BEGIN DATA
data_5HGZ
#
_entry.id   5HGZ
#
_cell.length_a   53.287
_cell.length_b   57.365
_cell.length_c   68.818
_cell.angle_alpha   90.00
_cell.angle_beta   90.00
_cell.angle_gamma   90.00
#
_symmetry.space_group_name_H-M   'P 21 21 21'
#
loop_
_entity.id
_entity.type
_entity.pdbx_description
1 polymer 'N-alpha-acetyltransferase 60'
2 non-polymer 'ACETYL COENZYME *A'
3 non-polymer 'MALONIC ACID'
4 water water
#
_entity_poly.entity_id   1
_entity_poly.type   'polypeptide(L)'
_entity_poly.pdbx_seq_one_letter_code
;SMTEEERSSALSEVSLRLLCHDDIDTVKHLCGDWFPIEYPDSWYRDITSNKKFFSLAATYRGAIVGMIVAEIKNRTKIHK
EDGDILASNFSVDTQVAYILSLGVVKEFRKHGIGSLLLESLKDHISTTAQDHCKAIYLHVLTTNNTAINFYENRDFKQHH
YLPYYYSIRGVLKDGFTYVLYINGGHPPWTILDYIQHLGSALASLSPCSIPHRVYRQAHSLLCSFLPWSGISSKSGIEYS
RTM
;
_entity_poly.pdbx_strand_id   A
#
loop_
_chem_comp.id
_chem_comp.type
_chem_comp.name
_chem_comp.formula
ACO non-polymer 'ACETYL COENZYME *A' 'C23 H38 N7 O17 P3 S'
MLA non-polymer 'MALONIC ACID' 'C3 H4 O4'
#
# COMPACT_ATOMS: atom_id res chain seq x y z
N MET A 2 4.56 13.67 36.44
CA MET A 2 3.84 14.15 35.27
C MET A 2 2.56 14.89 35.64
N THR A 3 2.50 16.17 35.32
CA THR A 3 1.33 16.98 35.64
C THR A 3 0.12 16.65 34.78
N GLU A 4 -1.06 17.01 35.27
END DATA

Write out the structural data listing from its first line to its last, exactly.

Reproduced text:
data_5HGZ
#
_entry.id   5HGZ
#
_cell.length_a   53.287
_cell.length_b   57.365
_cell.length_c   68.818
_cell.angle_alpha   90.00
_cell.angle_beta   90.00
_cell.angle_gamma   90.00
#
_symmetry.space_group_name_H-M   'P 21 21 21'
#
loop_
_entity.id
_entity.type
_entity.pdbx_description
1 polymer 'N-alpha-acetyltransferase 60'
2 non-polymer 'ACETYL COENZYME *A'
3 non-polymer 'MALONIC ACID'
4 water water
#
_entity_poly.entity_id   1
_entity_poly.type   'polypeptide(L)'
_entity_poly.pdbx_seq_one_letter_code
;SMTEEERSSALSEVSLRLLCHDDIDTVKHLCGDWFPIEYPDSWYRDITSNKKFFSLAATYRGAIVGMIVAEIKNRTKIHK
EDGDILASNFSVDTQVAYILSLGVVKEFRKHGIGSLLLESLKDHISTTAQDHCKAIYLHVLTTNNTAINFYENRDFKQHH
YLPYYYSIRGVLKDGFTYVLYINGGHPPWTILDYIQHLGSALASLSPCSIPHRVYRQAHSLLCSFLPWSGISSKSGIEYS
RTM
;
_entity_poly.pdbx_strand_id   A
#
loop_
_chem_comp.id
_chem_comp.type
_chem_comp.name
_chem_comp.formula
ACO non-polymer 'ACETYL COENZYME *A' 'C23 H38 N7 O17 P3 S'
MLA non-polymer 'MALONIC ACID' 'C3 H4 O4'
#
# COMPACT_ATOMS: atom_id res chain seq x y z
N MET A 2 4.56 13.67 36.44
CA MET A 2 3.84 14.15 35.27
C MET A 2 2.56 14.89 35.64
N THR A 3 2.50 16.17 35.32
CA THR A 3 1.33 16.98 35.64
C THR A 3 0.12 16.65 34.78
N GLU A 4 -1.06 17.01 35.27